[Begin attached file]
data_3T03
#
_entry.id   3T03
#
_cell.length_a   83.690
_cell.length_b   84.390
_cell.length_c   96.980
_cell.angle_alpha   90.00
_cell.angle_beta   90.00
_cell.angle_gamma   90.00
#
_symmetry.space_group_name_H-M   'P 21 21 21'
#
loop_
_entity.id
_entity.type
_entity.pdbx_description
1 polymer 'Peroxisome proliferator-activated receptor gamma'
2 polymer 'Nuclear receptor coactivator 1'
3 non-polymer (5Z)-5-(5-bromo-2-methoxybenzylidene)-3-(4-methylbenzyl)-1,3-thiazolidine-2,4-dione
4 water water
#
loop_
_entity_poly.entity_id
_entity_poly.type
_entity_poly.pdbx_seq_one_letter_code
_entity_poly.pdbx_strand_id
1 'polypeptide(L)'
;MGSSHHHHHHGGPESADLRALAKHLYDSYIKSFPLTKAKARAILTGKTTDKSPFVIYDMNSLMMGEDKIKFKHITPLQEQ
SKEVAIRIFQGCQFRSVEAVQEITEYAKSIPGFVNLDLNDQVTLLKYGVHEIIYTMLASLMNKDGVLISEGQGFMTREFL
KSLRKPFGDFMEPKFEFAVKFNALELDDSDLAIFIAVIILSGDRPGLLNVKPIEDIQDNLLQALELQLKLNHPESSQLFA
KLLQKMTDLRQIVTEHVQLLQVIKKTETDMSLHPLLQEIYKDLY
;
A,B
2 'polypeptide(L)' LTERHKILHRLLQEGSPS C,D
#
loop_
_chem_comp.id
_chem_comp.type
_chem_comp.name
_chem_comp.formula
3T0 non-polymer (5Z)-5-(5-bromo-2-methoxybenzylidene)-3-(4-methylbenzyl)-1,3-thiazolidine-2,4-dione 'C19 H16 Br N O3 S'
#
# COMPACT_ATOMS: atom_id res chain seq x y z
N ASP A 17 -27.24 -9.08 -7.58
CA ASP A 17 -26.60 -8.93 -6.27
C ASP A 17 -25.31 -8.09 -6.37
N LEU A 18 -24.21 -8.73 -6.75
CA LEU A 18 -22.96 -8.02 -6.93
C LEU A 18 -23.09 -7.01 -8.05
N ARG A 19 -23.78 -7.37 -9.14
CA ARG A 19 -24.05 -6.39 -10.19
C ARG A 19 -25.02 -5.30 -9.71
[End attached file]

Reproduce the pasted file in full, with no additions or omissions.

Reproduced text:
data_3T03
#
_entry.id   3T03
#
_cell.length_a   83.690
_cell.length_b   84.390
_cell.length_c   96.980
_cell.angle_alpha   90.00
_cell.angle_beta   90.00
_cell.angle_gamma   90.00
#
_symmetry.space_group_name_H-M   'P 21 21 21'
#
loop_
_entity.id
_entity.type
_entity.pdbx_description
1 polymer 'Peroxisome proliferator-activated receptor gamma'
2 polymer 'Nuclear receptor coactivator 1'
3 non-polymer (5Z)-5-(5-bromo-2-methoxybenzylidene)-3-(4-methylbenzyl)-1,3-thiazolidine-2,4-dione
4 water water
#
loop_
_entity_poly.entity_id
_entity_poly.type
_entity_poly.pdbx_seq_one_letter_code
_entity_poly.pdbx_strand_id
1 'polypeptide(L)'
;MGSSHHHHHHGGPESADLRALAKHLYDSYIKSFPLTKAKARAILTGKTTDKSPFVIYDMNSLMMGEDKIKFKHITPLQEQ
SKEVAIRIFQGCQFRSVEAVQEITEYAKSIPGFVNLDLNDQVTLLKYGVHEIIYTMLASLMNKDGVLISEGQGFMTREFL
KSLRKPFGDFMEPKFEFAVKFNALELDDSDLAIFIAVIILSGDRPGLLNVKPIEDIQDNLLQALELQLKLNHPESSQLFA
KLLQKMTDLRQIVTEHVQLLQVIKKTETDMSLHPLLQEIYKDLY
;
A,B
2 'polypeptide(L)' LTERHKILHRLLQEGSPS C,D
#
loop_
_chem_comp.id
_chem_comp.type
_chem_comp.name
_chem_comp.formula
3T0 non-polymer (5Z)-5-(5-bromo-2-methoxybenzylidene)-3-(4-methylbenzyl)-1,3-thiazolidine-2,4-dione 'C19 H16 Br N O3 S'
#
# COMPACT_ATOMS: atom_id res chain seq x y z
N ASP A 17 -27.24 -9.08 -7.58
CA ASP A 17 -26.60 -8.93 -6.27
C ASP A 17 -25.31 -8.09 -6.37
N LEU A 18 -24.21 -8.73 -6.75
CA LEU A 18 -22.96 -8.02 -6.93
C LEU A 18 -23.09 -7.01 -8.05
N ARG A 19 -23.78 -7.37 -9.14
CA ARG A 19 -24.05 -6.39 -10.19
C ARG A 19 -25.02 -5.30 -9.71